“If you think I wanted to make Pick of the Litter so that I could hang out with dogs,” says the documentary’s co-director Dana Nachman, “you are one hundred percent correct! And the plan worked out perfectly!”
The film focuses on a litter of puppies from the moment they’re born and begin their quest to become guide dogs for the blind. Cameras follow these pups through a two-year odyssey as they train to become dogs whose ultimate responsibility is to protect their blind partners from harm. Along the way, these animals rely on a community of dedicated individuals who train them to do amazing, life-changing things in the service of their human.
“My filmmaking partner, Don Hardy, and I used to work at NBC and did numerous short TV news stories on Guide Dogs for the Blind,” Nachman recalls. “Every time we finished one, we were hugely gratified by the experience but knew there was so much more story to tell. But we were a bit stumped on how to structure a long-form film. Meanwhile, my mom was working as a newspaper feature reporter in New York and putting together a series where she followed one litter of puppies from birth to see if they would make the cut to become guide dogs. What a great idea! I stole from the best…my mom!”
“There were 120 shooting days on this film over the past two years, which is about about times the number of shoots on any of our other feature docs,” Nachman continues. “The shoots were challenging (those dogs sure do walk fast,) fun (I mean, they’re puppies,) emotional (seeing a visually-impaired man get a new partner in life, wow!)”
Over three years, Hardy recalls, “we were immersed in the world of guide dogs and the amazing community of people who surround them. Our litter of puppies: Patriot, Phil, Potomac, Poppet and Primrose were aided on their quest by the veterinary staff who brought them into the world, the puppy-raisers who gave them homes for the first 16 months of their lives, and the incredible trainers who taught them to do unbelievable tasks in service of their person who is blind. Everyone who touched these dogs is working with a shared vision—to make lives better. Their commitment inspires me every day.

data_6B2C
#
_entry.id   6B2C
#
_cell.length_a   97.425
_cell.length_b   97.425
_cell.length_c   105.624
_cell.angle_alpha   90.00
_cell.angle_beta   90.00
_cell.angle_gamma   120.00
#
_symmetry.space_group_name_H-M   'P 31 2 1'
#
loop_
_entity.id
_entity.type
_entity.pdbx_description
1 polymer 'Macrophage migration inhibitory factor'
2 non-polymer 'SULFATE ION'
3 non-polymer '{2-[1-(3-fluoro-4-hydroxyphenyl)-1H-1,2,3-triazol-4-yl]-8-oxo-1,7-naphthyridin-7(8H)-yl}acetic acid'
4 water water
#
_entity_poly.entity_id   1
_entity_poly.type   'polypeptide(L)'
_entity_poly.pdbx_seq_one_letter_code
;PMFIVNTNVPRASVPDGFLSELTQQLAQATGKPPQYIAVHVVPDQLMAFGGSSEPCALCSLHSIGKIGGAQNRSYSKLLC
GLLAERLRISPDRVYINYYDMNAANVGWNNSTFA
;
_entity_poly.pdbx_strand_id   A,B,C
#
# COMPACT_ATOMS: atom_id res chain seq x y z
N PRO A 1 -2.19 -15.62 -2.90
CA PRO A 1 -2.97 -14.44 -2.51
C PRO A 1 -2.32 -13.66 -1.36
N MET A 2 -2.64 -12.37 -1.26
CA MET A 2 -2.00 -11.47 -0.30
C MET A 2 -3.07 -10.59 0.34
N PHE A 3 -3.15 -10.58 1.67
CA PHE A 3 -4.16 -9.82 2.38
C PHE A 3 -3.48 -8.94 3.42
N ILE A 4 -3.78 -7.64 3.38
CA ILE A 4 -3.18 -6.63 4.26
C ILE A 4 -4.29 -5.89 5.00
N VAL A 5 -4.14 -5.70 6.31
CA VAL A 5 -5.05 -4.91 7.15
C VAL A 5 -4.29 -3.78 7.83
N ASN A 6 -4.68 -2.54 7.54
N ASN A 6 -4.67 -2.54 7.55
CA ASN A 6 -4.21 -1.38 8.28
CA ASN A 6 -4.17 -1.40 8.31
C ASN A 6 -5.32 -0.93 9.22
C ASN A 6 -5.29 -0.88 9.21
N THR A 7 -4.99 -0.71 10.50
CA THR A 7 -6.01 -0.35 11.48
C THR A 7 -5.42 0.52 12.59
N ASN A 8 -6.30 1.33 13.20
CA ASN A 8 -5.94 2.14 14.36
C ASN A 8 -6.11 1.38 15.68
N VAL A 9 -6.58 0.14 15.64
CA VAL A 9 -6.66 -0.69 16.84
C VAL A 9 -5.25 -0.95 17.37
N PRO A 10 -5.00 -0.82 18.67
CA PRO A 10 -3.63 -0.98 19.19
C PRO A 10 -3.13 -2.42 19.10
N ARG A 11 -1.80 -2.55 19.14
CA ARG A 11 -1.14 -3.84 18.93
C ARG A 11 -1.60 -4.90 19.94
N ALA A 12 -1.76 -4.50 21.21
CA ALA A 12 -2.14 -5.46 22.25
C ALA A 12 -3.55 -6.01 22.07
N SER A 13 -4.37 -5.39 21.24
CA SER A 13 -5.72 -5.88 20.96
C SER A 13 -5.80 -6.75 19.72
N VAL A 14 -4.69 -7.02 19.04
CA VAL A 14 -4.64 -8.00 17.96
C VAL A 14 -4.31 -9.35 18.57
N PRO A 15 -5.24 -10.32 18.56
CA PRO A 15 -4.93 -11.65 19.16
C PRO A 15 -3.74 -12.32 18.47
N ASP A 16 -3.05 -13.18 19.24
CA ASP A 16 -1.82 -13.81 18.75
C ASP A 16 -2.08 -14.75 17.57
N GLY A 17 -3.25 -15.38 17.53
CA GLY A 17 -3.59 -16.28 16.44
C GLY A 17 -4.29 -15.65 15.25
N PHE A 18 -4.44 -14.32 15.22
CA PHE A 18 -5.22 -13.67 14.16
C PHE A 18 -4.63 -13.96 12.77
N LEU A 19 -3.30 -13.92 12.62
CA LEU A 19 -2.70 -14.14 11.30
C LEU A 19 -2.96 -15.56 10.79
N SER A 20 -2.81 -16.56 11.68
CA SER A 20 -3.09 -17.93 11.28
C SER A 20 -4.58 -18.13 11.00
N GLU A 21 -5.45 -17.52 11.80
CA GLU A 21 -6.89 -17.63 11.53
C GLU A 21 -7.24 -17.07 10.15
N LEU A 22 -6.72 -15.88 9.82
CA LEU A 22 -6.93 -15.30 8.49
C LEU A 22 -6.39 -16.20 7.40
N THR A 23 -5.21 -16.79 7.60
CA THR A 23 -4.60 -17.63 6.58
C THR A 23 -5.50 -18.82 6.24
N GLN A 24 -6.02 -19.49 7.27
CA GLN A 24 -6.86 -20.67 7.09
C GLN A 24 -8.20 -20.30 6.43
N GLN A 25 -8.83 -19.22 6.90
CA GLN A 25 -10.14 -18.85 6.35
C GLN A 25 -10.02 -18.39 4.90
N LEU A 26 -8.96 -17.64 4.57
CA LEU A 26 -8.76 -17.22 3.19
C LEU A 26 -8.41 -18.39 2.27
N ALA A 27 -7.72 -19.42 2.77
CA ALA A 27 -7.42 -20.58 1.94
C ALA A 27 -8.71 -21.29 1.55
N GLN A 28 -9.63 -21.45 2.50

Nachman says, “Nothing was more poignant to me than seeing puppies, no bigger than the palm of my hand, come into this world and knowing that one day, if all goes well, they will make a huge difference in someone’s life. That packed quite a punch.
“Pick of the Litter is about so much more, though… It’s about the community of people it takes to raise these dogs. It truly does take a village…or a big pack, shall we say…to get these dogs ready to be put in the hands of a person who is blind.”
“Then, there are the people waiting to receive a dog,” Hardy adds. “Janet and Ron, who viewers will meet in our film, opened up their lives to us and shared very personal stories about what it’s like to be visually-impaired and how much having the assistance of a dog will mean to them. The canine-human connection is a deep and enduring bond when you have a pet dog. Imagine how much more profound it is when that dog is also your gateway to being able to go more places, have more freedom and experience more things?”
“I am driven to stories that center around the people in society who give so much,” Nachman concludes. “There are dozens of people who touch each guide dog before they are ready to be partnered with their forever person. And these are not just any volunteers: They are people who are up all night with the puppies, with them when they’re sick and outside with them in the snow and rain.
“This is a 24/7 volunteer position and at the end of it all, they have to give the dogs back! Throughout all of this, there are tears of joy and tears of sadness.”